Our second food course was Tamales, very much a Mexican seasonal dish, served in two ways, followed quickly by our second cocktail.  The tamales were a Sweet Corn Steamed Tamale, using a Fresh Corn Husk that had already been removed, and topped with Chorizo (right), and a Corn Masa Steamed Tamale, using a Corn Husk that had been removed, topped with Queso Fresco and Rajas Poblanas (left).  They were sitting in a Poblana Crema and topped with Cotija Cheese.  They were similar, but their textures were slightly different.  The Sweet Corn Steamed Tamale had whole kernels while the masa was very smooth.  There was obviously a lot of corn flavor, but it did have a nice spicy finish.  The cocktail was called Spanish reminder and referenced the Spanish heritage of many Mexicans.  It started with Cynar, and included Casamigos Blanco, Malbec, Mexican Coke, and Decanter Bitters.  There were a lot of varied flavors in this drink and it wasn't as sweet as one might expect.  It wasn't bad, but it also wasn't my favorite.  I think it needed something like a little spice to finish it.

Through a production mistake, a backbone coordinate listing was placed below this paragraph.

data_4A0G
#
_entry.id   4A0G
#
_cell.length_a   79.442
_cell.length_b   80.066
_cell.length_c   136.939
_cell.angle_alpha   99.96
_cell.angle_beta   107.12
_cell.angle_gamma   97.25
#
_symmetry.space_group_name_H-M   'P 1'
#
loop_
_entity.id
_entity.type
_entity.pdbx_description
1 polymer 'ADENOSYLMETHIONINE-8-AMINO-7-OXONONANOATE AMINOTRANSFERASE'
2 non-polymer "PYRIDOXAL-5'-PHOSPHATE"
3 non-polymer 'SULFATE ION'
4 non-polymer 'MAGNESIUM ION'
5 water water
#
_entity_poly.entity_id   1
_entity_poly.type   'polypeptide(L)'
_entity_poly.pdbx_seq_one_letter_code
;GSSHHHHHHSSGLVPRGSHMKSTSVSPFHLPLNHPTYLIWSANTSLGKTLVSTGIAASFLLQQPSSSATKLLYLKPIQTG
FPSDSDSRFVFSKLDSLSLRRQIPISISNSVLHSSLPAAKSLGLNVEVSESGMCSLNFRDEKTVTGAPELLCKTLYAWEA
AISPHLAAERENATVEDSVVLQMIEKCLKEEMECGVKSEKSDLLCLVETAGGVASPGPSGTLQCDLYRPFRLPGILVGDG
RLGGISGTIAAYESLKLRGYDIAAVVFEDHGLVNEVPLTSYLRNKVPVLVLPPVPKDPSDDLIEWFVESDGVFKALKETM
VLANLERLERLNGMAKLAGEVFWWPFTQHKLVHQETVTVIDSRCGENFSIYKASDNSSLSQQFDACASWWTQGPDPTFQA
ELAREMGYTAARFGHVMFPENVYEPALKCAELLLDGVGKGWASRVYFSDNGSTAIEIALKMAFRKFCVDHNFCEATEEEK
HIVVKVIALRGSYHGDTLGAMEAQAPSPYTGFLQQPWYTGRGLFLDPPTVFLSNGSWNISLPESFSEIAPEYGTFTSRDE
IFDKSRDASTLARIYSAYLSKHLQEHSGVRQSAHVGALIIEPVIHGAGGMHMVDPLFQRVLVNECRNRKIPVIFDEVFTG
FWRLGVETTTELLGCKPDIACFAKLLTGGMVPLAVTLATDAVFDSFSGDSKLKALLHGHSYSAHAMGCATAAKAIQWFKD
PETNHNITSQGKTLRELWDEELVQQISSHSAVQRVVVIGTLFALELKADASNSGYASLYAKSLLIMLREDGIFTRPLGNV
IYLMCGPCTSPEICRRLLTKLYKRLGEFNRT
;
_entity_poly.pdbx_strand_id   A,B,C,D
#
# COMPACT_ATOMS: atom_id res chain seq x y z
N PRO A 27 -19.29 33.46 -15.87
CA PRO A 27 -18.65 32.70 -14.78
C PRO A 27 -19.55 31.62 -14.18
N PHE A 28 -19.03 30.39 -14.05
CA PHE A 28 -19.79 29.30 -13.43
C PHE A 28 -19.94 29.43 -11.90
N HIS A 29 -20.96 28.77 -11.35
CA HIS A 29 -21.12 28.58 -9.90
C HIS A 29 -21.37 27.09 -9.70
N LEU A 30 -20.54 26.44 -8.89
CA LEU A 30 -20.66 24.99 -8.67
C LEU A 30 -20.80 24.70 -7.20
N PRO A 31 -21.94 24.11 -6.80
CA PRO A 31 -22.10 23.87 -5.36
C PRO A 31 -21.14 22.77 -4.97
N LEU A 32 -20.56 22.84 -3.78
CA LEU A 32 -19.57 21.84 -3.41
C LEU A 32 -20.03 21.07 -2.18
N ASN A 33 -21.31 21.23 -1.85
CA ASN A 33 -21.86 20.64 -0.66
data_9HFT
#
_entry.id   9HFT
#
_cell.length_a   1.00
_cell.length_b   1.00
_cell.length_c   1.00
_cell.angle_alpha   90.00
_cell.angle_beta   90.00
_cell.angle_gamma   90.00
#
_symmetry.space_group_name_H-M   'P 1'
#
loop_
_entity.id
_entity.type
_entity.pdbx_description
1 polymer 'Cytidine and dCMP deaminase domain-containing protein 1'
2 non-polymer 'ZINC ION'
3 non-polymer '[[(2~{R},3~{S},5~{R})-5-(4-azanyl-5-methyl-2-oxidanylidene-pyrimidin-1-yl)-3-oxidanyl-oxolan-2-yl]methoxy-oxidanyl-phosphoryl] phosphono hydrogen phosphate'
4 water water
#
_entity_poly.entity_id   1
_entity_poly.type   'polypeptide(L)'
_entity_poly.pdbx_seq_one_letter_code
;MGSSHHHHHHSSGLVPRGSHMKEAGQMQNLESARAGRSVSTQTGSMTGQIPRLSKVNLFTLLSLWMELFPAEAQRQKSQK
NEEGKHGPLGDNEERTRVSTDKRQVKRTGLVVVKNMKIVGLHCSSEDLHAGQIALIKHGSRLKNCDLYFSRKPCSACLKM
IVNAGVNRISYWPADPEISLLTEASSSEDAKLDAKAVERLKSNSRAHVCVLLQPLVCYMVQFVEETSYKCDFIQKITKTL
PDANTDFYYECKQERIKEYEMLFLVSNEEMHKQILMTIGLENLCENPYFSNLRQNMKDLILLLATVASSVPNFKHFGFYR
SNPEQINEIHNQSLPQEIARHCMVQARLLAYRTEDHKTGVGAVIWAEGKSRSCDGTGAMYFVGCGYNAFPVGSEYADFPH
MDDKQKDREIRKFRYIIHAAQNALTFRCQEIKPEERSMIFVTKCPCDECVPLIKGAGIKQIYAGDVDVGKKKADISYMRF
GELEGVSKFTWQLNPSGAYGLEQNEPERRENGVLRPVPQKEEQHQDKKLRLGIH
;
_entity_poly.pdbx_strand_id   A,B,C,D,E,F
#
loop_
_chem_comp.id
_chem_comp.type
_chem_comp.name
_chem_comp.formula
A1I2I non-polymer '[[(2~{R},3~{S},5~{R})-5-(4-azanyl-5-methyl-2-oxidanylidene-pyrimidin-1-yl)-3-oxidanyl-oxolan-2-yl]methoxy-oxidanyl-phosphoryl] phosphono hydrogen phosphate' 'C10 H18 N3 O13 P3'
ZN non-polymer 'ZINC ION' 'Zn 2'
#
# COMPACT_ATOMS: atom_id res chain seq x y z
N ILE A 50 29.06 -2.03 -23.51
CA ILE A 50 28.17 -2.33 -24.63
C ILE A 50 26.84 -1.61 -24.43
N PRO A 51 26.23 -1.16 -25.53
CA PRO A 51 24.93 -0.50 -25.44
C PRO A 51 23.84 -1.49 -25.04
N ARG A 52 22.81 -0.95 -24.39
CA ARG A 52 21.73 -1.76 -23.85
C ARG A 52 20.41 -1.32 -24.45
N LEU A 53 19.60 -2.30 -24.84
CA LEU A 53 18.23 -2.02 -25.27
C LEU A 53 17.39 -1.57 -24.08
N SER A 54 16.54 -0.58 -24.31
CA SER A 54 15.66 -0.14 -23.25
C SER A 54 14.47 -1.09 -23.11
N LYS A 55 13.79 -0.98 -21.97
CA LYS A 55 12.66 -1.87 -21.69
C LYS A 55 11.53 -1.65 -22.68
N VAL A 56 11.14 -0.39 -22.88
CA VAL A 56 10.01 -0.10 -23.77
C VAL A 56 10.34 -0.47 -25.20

We then got another shot of tequila, Casamigos Reposado, their flagship, and our next course, Tacos de Chicharron de Camaron.  The tequila had a little color, as opposed to the Blanco which looked like water.  It was also very smooth with a soft mouthfeel, but it also smelled of vanilla and had an oaky flavor because it was aged in oak barrels for seven months.  It was smooth and silky, but it wasn't my favorite.  The taco, on the other hand, was pretty great.  It was a Pork Rind Battered Shrimp Taco with Caramelized Pico de Gallo and Mexican Cole Slaw (on a Corn Tortilla).  It was fresh and crispy with a wealth of flavors.  The pork rind and shrimp flavors went together amazingly well and the pico de gallo and slaw provided a fresh and crisp finish with some caramel and spicy flavors added.